Some films just nail the creepy factor without being creepy at all. Others know they are creepy and flaunt it. In the dramatic thriller, THE TRUTH ABOUT EMANUEL the subtle way it goes about being creepy is very stylish. You almost want to pretend for the sake of the characters that it isn’t creepy at all. Sort of like the crowd watching the Emperor pass with no clothes. You are afraid that if you point out the obvious you will find the joke is actually on you; if there is a joke at all.
Emanuel (Kaya Scodelario) is a troubled young girl who has never gotten over the loss of her mother. Her father (Alfred Molina) has raised her well but she still feels like she is living outside herself. She is smart and funny, often at the sake of others, and you have to wonder if it is all just a way to get attention. When a single mom (Jessica Biel) with a new baby moves in next door Emanuel is drawn to her immediately. But Emanuel soon discovers a fictional world and has to work hard to keep everyone else out.
Francesca Gregorini wrote and directed this film and she does a brilliant job of staging each scene so that the tension is always there even if for no reason. You are on the edge of your seat and breathing softly, afraid that the actors will find you looking in. You know that things are not as they seem as you engage with the characters on screen. You feel sorry for them and know that you will share whatever emotion comes next. At the same time you get the sense that you really don’t know the truth at all.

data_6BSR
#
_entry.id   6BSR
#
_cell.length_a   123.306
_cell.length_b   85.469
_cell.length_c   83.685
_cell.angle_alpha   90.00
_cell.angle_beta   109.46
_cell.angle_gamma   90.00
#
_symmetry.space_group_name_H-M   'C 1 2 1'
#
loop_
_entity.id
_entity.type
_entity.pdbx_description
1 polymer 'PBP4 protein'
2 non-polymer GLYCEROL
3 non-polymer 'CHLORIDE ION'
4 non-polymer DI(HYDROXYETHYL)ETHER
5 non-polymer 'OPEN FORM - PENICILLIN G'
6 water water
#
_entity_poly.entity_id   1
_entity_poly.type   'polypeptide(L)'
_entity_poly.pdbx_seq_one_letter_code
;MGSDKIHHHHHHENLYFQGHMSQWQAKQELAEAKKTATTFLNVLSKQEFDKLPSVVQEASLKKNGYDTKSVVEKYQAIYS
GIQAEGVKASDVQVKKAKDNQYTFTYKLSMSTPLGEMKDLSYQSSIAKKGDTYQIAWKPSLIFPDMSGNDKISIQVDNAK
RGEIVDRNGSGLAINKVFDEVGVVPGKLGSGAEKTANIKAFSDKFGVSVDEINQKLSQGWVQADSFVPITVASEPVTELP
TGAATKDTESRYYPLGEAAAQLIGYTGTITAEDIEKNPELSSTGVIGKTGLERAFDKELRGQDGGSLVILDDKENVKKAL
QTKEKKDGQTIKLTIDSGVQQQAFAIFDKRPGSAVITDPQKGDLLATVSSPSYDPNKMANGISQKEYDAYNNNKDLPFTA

Scodelario is a talented young British actress who plays this part nicely. You see her teetering between two worlds and it is believable. She is lost, hurting, and emotionally unattached. Yet there is a playful wit about her that is obviously a shroud. Biel will surprise many in this role. It is quite the curve ball from her normal offering. She is the one that you can’t figure out. As your mind try’s to guess the truth she is the biggest obstacle.
This film could have gone many different routes in way of content and shock value. Luckily it has enough confidence in its script and director that it never takes the easy way out. It refuses to add any gratuitous elements but instead allows the mind of the viewer to decide what is happening off-screen. It is in the vein of Hitchcock films where you get just enough to hook you in. It is a bit more fantasy than old Alfred would have dared but still a classic thriller premise. When it is all said and done you find it to be a touching film more than anything and all your fears float gently away.
The Truth About Emanuel is not rated but is geared for those 18 and older. Some of the language and thematic material is best suited for older theater goers. I give it 3.75 out of 5 bike rides. A perfect on-demand choice or if you want something a bit out of the box then look for it now in your art house theaters .